‘Delta Kream’ is a rugged, endlessly pleasing record that locks into a sweet and timeless groove. It’s the sound of a pair of grown men having fun after two full decades of being a band – a lifetime in rock’n’roll. Did they ever think they’d make it this far? “It really blows my mind, it really truly does,” says Auerbach. “It’s insane. I don’t know anybody else as long as I’ve known Pat, except for my family. And to have support from fans at this point in time feels crazy. It makes the bond stronger and it makes us want to continue.”
It was on the 2002’s ‘The Big Come Up’ that the Black Keys first publicly expressed their love of the artists they pay tribute to on ‘Delta Kream’, with scrappy, vibrant versions of R. L. Burnside’s ‘Busted’ and Junior Kimbrough’s ‘Do The Romp’ opening up their debut album. Kimbrough passed away a few years before but Burnside was still gigging, supporting the likes of the Beastie Boys and playing his last-ever show at Bonnaroo festival in 2005.
“The hill country blues Renaissance in the early 2000s felt like such a revelation” – Dan Auerbach
“In the early 2000s it just felt like such a revelation, because I love old blues records and old rock’n’roll, but it was always just [on] vinyl,” explains Auerbach. “I could never go to a club and see it and then all of a sudden I’m going to see R. L. Burnside, Paul Jones, T-Model Ford, Robert Belfour, Robert Cage – all these incredible juke joint, super-raw hill country musicians. We lived through this hill country blues Renaissance in the early 2000s and it kind of went under the radar for some people, but for me it was every bit as important as the one that happened in the ‘60s when they rediscovered Son House and Skip James.”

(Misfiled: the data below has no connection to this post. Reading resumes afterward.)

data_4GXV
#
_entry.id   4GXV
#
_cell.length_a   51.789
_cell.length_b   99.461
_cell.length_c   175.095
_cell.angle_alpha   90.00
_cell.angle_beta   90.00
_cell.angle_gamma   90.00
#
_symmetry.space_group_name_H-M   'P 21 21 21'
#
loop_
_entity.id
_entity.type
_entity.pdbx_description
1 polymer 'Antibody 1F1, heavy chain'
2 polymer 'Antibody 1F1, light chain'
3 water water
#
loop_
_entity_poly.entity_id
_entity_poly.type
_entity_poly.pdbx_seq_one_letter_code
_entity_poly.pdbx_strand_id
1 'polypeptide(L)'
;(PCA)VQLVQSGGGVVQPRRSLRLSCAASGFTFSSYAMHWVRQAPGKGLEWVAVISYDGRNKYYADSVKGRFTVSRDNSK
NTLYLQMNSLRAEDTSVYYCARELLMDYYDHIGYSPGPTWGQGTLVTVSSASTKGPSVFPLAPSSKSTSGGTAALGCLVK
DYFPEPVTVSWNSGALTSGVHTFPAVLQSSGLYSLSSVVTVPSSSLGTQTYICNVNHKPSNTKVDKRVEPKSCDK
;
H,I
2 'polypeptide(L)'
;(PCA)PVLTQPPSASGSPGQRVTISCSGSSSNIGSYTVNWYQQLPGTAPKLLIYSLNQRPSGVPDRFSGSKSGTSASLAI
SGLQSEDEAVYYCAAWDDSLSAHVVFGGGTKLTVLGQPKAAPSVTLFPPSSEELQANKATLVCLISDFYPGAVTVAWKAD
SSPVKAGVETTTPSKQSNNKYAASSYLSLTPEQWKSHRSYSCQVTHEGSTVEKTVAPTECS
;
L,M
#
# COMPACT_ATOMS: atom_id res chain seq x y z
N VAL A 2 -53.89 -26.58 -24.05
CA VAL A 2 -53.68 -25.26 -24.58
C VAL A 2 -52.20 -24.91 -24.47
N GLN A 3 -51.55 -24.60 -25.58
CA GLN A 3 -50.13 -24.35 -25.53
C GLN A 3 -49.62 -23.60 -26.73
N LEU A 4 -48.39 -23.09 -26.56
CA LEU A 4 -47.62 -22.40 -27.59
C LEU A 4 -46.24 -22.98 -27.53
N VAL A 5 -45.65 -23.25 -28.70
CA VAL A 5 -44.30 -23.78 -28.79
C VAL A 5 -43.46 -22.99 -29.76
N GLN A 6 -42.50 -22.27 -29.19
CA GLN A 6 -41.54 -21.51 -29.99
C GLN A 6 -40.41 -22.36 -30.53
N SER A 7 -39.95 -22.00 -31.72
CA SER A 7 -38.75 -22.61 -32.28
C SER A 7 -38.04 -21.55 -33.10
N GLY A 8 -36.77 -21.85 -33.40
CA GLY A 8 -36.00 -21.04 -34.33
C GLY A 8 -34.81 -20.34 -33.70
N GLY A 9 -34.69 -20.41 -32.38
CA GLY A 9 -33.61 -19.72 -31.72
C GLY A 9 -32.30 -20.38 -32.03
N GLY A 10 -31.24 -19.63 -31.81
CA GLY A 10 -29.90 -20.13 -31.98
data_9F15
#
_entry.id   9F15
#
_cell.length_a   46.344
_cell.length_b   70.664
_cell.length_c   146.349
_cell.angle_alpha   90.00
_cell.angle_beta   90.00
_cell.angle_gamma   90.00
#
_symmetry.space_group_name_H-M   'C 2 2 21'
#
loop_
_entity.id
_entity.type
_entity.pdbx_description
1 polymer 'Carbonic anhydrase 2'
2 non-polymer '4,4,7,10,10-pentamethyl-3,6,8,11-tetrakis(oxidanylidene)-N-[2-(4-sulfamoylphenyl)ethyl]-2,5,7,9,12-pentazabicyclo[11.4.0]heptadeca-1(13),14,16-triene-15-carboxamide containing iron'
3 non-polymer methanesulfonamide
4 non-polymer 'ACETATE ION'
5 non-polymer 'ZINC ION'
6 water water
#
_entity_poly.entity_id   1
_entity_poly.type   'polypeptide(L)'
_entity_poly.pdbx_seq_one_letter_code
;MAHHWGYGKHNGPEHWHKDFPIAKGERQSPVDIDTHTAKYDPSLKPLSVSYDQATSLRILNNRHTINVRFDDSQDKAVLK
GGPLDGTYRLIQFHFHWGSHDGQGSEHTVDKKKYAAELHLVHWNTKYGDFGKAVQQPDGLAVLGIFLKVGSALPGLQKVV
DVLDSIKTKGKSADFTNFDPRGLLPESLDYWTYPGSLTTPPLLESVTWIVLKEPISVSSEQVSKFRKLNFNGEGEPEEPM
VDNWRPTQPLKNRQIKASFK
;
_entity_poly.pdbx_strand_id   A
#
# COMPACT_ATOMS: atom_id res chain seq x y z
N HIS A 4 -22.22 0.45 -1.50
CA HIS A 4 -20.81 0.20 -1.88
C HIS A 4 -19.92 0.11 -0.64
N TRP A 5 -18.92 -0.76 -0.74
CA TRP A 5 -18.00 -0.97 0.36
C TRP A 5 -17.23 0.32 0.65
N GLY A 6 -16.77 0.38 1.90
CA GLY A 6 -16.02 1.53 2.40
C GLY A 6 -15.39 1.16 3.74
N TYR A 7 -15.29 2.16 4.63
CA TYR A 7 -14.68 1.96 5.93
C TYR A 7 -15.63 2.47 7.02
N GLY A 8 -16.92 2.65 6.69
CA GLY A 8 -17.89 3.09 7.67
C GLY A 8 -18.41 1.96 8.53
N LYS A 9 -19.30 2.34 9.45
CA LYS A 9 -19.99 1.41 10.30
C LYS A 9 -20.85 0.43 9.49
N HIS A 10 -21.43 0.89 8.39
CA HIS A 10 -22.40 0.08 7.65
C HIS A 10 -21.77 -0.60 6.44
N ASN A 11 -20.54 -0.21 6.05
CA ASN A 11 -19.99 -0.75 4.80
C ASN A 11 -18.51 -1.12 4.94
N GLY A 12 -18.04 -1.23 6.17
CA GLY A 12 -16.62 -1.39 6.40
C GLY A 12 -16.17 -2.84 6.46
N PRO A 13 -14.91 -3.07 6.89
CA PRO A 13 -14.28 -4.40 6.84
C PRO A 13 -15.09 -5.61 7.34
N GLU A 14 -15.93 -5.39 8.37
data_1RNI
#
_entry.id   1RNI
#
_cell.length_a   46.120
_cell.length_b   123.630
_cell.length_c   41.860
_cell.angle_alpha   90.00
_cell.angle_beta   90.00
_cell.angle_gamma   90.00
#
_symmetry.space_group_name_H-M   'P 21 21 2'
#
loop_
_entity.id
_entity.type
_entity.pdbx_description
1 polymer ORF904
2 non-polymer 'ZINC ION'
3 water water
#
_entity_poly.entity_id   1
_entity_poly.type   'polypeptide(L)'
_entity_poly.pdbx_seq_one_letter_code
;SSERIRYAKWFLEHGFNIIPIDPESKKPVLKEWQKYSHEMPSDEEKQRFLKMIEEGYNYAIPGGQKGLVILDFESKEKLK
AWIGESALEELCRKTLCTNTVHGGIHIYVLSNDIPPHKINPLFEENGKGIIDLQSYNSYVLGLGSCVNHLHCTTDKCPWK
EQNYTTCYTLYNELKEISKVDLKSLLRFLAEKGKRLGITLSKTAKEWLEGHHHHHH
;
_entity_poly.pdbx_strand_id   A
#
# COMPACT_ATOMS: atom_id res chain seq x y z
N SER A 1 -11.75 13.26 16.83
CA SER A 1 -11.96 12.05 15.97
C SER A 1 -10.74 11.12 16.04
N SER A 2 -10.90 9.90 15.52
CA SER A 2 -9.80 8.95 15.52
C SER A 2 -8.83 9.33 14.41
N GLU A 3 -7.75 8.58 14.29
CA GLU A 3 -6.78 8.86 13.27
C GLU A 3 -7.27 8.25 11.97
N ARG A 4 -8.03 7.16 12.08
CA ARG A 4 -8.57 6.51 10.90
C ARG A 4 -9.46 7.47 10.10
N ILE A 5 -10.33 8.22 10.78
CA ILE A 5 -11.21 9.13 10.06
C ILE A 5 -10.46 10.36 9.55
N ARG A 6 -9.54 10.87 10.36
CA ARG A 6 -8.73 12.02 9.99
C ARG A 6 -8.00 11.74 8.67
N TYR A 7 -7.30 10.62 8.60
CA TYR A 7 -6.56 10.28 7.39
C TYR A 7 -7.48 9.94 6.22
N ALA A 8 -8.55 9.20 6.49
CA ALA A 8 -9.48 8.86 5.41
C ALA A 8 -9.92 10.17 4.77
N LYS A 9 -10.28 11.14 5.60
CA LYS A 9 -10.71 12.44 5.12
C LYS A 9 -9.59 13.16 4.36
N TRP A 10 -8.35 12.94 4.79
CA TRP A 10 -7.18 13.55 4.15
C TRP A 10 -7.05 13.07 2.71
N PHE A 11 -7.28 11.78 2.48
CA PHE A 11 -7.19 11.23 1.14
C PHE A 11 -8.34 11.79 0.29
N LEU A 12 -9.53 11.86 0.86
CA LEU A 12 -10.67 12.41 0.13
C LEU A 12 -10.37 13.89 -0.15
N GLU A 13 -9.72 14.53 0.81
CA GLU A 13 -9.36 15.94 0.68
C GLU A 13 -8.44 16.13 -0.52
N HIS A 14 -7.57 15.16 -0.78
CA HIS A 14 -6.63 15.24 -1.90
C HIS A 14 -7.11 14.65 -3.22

It was in Cleveland, Ohio that Auerbach first saw Burnside live. To say he lost his mind would be an understatement. “Still to this day it was one of the best rock’n’roll shows I’ve ever seen,” he says. “It was totally sold-out, packed wall-to-wall, completely sweaty and they were just a shit-hot band. R. L. just had all the charisma in the world. As soon as he stepped on the stage, the audience was in the palm of his hand.”
‘Delta Kream’’s artwork is the perfect match for such a classic sound, taking its imagery as well as its name from an early 1970s William Eggleston shot of a muscle car at a Mississippi gas station. “Initially, everybody thought it was gonna be way too expensive,” says Auerbach of their plans to use an image by one of the 20th century’s photography greats. “But we reached out to them and we told them that the project was honouring these musicians from northern Mississippi, a place that Eggleston loved. So they let us use the photo for free.”
A tribute to the artists that made the Black Keys who they are is all well and good, but diehard fans might be wondering if and when the band will be cranking out some new material rather than a covers album. So, are the duo writing any new Black Keys songs right now? “No – we haven’t been planning anything,” says Auerbach abruptly. But don’t assume that means we won’t be hearing anything new from them soon. “Maybe that’s how we’re gonna make the next record – just kind of stumble on it, like we did with this one…”